Ah, the sights and sounds of Christmas. Through darkened windows trees alight houses outlined with twinkling lights and some with a yard full of gigantic inflatables.
It was late in the afternoon when Sam and I made our way to the deer stand.
The winds blew in from the southwest, taking plenty of leaves with them. Just when you think you have the porch swept clean, here they come again. The Japanese persimmons hang on a leafless tree. The fruit has a transparency to it, left behind by the early morning frost.
"Our house is a very, very, very fine house, with two cats in the yard. Life used to be so hard. Now everything is easy 'cause of you."
Crosby, Stills, Nash and Young
In the dark of night, I walked toward my room at the Eola Hotel in Natchez. My brother, his wife and I had just dined with a multitude of kinfolk when a vivacious cousin, actually first cousin once removed, hollered out, "Hey y'all. There's a singer playing at the bar 'round the corner; I heard her last night. Let's go."
The farmer and his wife were walking the Riverwalk when the farmer called out, "You still have Romeo?"
It was another one of those dreamy days with the sun and wind coming through the leaves and causing a dancing pattern across the tile floor. The temperature was 50 degrees, heralding the coming of fall.
There are few opportunities I love more than being quiet at home -- sometimes if only for a short time, maybe doing nothing at all but staring into space or out the window and thinking all those thoughts that, in the busyness of a day or week, I've had no time to think.
A week ago, around every bend a field of cotton edged the road. The crops were defoliated, so stalks stood brown holding fluffy white cotton, like cotton candy on a stick. The fields are beautiful, lying in row after row as far as you can see.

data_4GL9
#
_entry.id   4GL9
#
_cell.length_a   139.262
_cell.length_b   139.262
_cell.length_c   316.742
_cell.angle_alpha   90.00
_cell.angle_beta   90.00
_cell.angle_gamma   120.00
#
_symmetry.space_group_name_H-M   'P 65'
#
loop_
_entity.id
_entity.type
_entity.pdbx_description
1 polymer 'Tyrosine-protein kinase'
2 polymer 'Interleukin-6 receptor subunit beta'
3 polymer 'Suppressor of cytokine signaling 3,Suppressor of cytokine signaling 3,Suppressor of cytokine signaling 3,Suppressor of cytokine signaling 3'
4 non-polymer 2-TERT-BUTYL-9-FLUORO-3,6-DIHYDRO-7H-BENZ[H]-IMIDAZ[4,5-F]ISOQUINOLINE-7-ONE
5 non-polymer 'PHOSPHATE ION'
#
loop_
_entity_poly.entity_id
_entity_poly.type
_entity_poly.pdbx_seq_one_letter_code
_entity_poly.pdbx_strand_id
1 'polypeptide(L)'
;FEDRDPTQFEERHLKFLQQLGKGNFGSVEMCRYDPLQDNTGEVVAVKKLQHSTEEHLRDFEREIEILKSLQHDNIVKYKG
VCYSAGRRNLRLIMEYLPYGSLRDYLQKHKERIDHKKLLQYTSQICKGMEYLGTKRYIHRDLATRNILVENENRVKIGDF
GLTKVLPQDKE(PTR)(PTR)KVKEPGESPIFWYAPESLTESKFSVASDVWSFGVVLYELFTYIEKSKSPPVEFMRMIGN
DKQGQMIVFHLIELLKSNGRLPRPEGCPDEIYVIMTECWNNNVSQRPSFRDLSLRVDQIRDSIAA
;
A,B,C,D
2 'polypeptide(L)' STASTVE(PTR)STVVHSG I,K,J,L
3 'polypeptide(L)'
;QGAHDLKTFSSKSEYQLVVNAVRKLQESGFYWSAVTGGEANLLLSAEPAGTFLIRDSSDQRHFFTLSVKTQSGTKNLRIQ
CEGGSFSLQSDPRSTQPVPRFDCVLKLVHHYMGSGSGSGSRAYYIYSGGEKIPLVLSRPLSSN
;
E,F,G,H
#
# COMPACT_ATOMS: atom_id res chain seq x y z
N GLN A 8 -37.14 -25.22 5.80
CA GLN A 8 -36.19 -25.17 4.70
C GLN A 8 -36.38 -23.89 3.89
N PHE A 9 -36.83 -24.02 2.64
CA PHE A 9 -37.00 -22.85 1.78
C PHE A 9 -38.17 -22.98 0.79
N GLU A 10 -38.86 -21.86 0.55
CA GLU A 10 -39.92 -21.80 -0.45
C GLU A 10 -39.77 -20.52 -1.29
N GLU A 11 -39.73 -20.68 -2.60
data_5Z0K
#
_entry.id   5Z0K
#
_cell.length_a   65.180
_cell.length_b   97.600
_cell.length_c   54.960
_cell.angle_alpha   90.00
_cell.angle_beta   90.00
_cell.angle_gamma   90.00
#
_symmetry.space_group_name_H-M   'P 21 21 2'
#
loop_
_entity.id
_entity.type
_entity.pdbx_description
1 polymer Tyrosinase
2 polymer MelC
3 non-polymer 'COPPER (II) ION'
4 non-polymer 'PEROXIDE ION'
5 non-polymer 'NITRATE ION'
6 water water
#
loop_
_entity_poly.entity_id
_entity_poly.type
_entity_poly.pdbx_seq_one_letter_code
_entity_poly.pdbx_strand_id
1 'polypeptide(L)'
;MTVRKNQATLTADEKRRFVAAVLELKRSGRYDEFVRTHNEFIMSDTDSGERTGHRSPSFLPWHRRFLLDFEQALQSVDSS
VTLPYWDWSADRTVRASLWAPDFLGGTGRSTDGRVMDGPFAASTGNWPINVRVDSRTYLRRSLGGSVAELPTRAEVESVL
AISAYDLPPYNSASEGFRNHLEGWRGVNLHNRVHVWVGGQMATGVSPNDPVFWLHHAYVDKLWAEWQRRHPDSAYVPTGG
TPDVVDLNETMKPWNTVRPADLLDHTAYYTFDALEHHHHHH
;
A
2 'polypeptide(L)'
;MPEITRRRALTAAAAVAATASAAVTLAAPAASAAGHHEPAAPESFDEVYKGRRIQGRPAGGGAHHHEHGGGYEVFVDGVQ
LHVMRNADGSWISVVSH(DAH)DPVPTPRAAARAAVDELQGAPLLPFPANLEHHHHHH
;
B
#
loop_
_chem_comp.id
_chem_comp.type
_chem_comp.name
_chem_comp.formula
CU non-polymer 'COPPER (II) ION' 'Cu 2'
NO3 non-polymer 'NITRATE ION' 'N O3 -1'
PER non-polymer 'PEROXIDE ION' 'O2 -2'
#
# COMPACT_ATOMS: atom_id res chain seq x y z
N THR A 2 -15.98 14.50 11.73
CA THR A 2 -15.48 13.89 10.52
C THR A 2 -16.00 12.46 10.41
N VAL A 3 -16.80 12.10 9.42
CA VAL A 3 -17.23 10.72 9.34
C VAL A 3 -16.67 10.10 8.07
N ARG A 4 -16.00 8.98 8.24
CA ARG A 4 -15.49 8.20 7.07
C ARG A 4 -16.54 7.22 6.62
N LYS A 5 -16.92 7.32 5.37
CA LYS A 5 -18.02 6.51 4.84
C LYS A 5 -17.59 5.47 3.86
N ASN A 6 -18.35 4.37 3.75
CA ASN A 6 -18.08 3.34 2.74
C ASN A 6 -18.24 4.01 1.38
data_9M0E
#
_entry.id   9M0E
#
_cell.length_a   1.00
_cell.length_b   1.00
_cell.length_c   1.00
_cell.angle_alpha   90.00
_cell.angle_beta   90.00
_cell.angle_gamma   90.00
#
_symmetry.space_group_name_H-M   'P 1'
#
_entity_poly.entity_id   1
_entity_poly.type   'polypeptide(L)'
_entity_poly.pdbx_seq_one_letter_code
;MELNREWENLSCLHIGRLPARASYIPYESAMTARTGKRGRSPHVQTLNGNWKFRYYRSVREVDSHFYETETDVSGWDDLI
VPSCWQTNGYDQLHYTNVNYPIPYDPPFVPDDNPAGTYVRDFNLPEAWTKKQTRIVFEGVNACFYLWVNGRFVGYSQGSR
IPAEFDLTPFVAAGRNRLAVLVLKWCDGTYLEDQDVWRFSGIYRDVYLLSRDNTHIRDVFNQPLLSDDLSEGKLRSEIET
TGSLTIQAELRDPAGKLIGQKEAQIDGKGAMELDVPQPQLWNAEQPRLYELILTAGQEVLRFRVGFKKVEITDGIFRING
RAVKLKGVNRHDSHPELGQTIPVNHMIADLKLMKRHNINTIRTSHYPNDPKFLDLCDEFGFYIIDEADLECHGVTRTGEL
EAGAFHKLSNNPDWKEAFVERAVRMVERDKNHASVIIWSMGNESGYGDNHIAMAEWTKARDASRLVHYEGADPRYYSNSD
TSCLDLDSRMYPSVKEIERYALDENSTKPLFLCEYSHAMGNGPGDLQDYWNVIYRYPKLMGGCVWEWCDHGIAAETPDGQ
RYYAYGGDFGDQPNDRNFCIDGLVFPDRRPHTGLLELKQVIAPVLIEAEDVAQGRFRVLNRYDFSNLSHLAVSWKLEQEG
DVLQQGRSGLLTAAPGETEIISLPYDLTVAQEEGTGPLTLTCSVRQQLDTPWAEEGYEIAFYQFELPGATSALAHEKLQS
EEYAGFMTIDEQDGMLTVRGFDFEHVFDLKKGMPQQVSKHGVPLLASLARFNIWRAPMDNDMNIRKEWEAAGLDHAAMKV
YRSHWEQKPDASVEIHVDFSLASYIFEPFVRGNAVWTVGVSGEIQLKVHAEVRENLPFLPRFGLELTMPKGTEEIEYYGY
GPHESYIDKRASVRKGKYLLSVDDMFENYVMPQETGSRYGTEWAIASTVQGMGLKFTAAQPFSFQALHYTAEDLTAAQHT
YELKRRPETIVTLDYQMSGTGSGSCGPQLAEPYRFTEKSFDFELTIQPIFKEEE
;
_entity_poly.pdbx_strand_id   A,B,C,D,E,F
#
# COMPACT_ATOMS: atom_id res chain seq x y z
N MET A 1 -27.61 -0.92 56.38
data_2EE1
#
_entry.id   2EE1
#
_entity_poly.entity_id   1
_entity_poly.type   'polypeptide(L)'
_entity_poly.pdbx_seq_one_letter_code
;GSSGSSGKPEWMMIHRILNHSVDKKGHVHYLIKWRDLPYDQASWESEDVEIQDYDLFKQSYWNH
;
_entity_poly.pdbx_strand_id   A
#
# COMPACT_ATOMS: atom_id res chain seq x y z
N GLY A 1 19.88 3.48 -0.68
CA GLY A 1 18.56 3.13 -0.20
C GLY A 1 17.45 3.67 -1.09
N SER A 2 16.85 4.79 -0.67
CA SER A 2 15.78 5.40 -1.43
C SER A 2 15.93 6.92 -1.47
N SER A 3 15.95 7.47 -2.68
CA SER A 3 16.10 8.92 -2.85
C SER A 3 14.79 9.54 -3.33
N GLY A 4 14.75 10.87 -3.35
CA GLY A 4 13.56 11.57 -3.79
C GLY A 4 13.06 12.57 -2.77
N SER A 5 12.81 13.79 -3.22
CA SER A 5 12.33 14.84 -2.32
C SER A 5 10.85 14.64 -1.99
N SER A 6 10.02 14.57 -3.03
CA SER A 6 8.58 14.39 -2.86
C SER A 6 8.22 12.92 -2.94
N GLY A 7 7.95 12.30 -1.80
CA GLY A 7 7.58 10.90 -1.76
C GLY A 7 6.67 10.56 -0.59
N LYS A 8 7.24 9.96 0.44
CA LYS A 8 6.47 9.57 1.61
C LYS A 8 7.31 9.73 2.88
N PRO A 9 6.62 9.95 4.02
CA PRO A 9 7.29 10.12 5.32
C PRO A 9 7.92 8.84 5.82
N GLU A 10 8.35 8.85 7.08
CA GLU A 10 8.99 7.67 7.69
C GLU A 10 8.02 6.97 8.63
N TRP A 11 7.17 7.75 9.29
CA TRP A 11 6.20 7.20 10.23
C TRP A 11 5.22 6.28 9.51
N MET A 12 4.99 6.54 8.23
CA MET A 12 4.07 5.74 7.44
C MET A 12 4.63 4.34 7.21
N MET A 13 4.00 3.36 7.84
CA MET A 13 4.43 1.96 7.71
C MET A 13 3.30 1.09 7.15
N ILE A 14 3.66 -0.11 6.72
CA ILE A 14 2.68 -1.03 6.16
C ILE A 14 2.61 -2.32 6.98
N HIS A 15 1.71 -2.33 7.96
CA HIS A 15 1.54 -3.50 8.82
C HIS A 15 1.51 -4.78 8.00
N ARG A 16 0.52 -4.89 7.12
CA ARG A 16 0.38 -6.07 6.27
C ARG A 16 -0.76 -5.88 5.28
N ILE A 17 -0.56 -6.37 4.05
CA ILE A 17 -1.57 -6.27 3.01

"There are some four million different kinds of animals and plants in the world. Four million different solutions to the problems of staying alive."
Sir David Attenborough, broadcaster and naturalist
The cracks in the ground are so wide you could put a nickel in sideways. We've been running the yard sprinklers off well water for the last couple of weeks. For the entire summer season, we didn't see dry grass or tree leaves curling, not until now. A person could get use to no watering. Sam mostly mans the sprinklers, aiming them over the grass.
Those few cool days we had were intoxicating and the comfort of gardening was a rush; likened to a movie trailer to make you want more. I did, I do. I'm ready for fall.
Marv Ashman and his wife Betsy live in Petaluma, California. Marv reads Possumhaw and occasionally sends a comment, or occasionally a tale of his own. Turns out Marv worked for an optical dispensary for 33 years where, like Sam, Marv acquired more than a few optical stories. In Marv's early days, he attended an optical school, only to be told perhaps his talents lay elsewhere. They, of course, were wrong.
Wilhelmina stood at the door on her hind legs looking wistfully through the glass.
Pretty much near every month for some 30 years I sat in a rickety chair at a handmade table, kicked the table leg back for stability and shared a meal with John Robert Arnold, as did many in the Sessums community.
Last week I stood outside the Lowndes County Courthouse with about 100 people waiting for the cosmic phenomenon, the solar eclipse.
"14 'Healthy' Foods That Are Actually Bad for You" caught my attention. The article's author was Jennifer Cohen and the website was Forbes. As a healthy vegetarian, I knew I'd ace the list. I was wrong
"God wove a web of loveliness, of clouds and stars and birds, but made not anything at all so beautiful as words."
Anna Hempstead Branch, American poet (1875-1937)
There was a professor at The W whose name was Smith. Professor David Smith put a great emphasis on words. In fact, he terrorized students with the promise of brutal punishments in the form of bad grades if one misspelled, or misused, or placed little value in vocabulary.
The moon was at the half and glowed so bright its reflection on the truck's window shone like a flashlight. I was outside under the pear tree waiting for Harry, the cat, to zoom by so I could grab him. It's a game we play most nights. While waiting, I picked up pears dropped by the squirrels and tucked them in the hem of my shirt.
It was early in the morning as I sat in my "writing room," Sam left well before dawn for fishing. Pachelbel's "Canon in D" played softly in the background while the kittens batted one another and scurried under chair and table playing chase.
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